LGBTIQ advocates have said they will lobby the Senate to block any move by the federal government to weaken existing anti-discrimination protections under the guise of “religious freedom”.
On Saturday, Prime Minister Scott Morrison indicated his support for introducing laws to “protect religious freedom” in an interview with the Sydney Morning Herald.
Morrison said a “proactive” approach to new religious freedom laws were needed to safeguard personal liberty.
“Just because things haven’t been a problem in the past doesn’t mean they won’t be a problem in the future,” he said of the case for legislation to protect religious freedom.
“So I’ll be taking a proactive approach when it comes to ensuring that peoples’ religious freedoms are protected.
“At the end of the day, if you’re not free to believe in your own faith, well, you’re not free.”
But just.equal spokesperson Rodney Croome warned the Morrison Government has no mandate to weaken existing discrimination protections by “protecting religious freedom”.
“There is no threat to religious freedom so we fear the real purpose of any new law will be to take existing discrimination protections away from LGBTI Australians,” he said.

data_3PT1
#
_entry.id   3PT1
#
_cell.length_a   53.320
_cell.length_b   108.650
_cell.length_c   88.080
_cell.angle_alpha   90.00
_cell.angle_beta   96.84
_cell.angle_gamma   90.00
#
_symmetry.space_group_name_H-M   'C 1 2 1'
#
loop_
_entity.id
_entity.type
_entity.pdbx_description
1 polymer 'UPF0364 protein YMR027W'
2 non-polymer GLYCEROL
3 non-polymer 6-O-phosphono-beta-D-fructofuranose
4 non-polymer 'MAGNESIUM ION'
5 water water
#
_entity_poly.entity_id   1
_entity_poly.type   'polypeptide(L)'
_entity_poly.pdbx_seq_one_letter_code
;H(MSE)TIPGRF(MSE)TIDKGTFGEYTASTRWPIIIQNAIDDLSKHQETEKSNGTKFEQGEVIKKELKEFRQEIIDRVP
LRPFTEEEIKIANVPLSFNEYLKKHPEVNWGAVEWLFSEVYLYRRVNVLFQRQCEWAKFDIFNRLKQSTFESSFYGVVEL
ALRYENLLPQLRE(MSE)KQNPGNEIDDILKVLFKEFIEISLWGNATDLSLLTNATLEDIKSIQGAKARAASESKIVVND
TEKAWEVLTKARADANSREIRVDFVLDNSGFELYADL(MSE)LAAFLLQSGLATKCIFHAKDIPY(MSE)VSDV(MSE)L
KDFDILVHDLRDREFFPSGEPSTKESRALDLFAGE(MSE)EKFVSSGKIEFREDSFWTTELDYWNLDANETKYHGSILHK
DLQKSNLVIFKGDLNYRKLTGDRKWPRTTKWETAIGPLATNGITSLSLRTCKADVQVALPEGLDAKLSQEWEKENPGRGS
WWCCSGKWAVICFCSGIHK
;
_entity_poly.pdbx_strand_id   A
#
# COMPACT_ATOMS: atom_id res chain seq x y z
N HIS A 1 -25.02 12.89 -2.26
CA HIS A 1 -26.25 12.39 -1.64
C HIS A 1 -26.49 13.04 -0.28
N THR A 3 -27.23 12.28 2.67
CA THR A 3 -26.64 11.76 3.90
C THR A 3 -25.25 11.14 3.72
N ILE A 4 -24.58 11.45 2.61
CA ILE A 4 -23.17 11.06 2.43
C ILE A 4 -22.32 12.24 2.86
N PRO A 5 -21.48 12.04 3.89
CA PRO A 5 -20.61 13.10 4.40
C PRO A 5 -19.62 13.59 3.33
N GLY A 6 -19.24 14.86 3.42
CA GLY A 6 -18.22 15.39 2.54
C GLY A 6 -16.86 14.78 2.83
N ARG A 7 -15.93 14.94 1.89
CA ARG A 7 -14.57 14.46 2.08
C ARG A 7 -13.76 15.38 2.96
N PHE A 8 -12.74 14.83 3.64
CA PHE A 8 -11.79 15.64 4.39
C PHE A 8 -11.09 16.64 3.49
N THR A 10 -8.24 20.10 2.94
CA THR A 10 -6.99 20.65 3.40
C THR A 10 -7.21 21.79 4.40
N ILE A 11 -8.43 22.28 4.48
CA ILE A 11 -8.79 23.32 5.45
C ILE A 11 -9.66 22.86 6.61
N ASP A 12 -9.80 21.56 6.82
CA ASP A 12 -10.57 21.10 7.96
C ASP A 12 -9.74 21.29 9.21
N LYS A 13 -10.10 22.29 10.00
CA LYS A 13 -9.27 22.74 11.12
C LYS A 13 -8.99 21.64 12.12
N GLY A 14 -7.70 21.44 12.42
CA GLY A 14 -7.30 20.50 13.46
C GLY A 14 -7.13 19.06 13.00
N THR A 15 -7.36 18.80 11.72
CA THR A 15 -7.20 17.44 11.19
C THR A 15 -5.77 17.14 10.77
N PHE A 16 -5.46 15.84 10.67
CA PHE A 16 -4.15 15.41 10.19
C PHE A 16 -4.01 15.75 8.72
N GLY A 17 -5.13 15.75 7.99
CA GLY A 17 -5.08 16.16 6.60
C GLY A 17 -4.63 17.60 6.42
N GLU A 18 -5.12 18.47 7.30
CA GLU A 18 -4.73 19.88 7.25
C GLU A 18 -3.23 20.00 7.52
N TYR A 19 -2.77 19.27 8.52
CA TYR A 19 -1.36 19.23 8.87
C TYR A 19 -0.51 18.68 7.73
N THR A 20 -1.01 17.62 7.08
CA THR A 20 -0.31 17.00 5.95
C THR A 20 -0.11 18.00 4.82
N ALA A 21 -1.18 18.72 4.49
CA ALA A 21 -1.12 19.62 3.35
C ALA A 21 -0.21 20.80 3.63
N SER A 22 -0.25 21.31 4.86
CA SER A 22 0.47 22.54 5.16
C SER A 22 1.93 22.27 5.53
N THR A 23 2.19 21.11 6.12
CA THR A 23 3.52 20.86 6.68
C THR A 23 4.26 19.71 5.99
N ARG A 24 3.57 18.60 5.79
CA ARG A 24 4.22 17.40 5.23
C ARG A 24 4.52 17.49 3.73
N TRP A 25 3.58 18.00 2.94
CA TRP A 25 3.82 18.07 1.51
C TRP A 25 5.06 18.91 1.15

“We will lobby the Senate to oppose any new law that waters down existing discrimination protections.
“Last year Australians voted overwhelmingly for equality and any move to weaken LGBTI discrimination protections would run against that.”
The religious freedom review headed by Philip Ruddock was launched last year to review “whether Australian law adequately protects the human right to religious freedom” to placate conservatives following the passage of same-sex marriage legislation in December.
The report was handed to the federal government on May 18 but has yet to be released. News Corp reported at the time that the review recommends strengthening federal anti-discrimination laws and giving religion the same protection federally as sexual orientation, race, age and disability.
Christian Schools Australia told the review that existing religious exemptions should be widened to give religious schools a legal form of “differentiation” with which they can hire and fire staff based on their adherence to religious codes.
But LGBTIQ advocates have raised concerns that the review’s findings will undermine current anti-discrimination laws protecting the LGBTIQ community.
The group says “religious freedom” has become “a way to euphemise and legitimise discrimination against LGBTIQ people” including in the provision of marriage services and the employment of married LGBTIQ people.
Mr Croome said on the weekend polling conducted by Galaxy/YouGov in October last year found that, in the event of a “yes” vote, 78% of Australians wanted LGBTIQ people treated the same under the law as other people.
These results included 98% of “yes” voters and 43% of “no” voters.
A Galaxy/YouGov poll conducted in February last year found 65% opposition to laws allowing LGBTI people to be refused services based on the service-provider’s religious belief.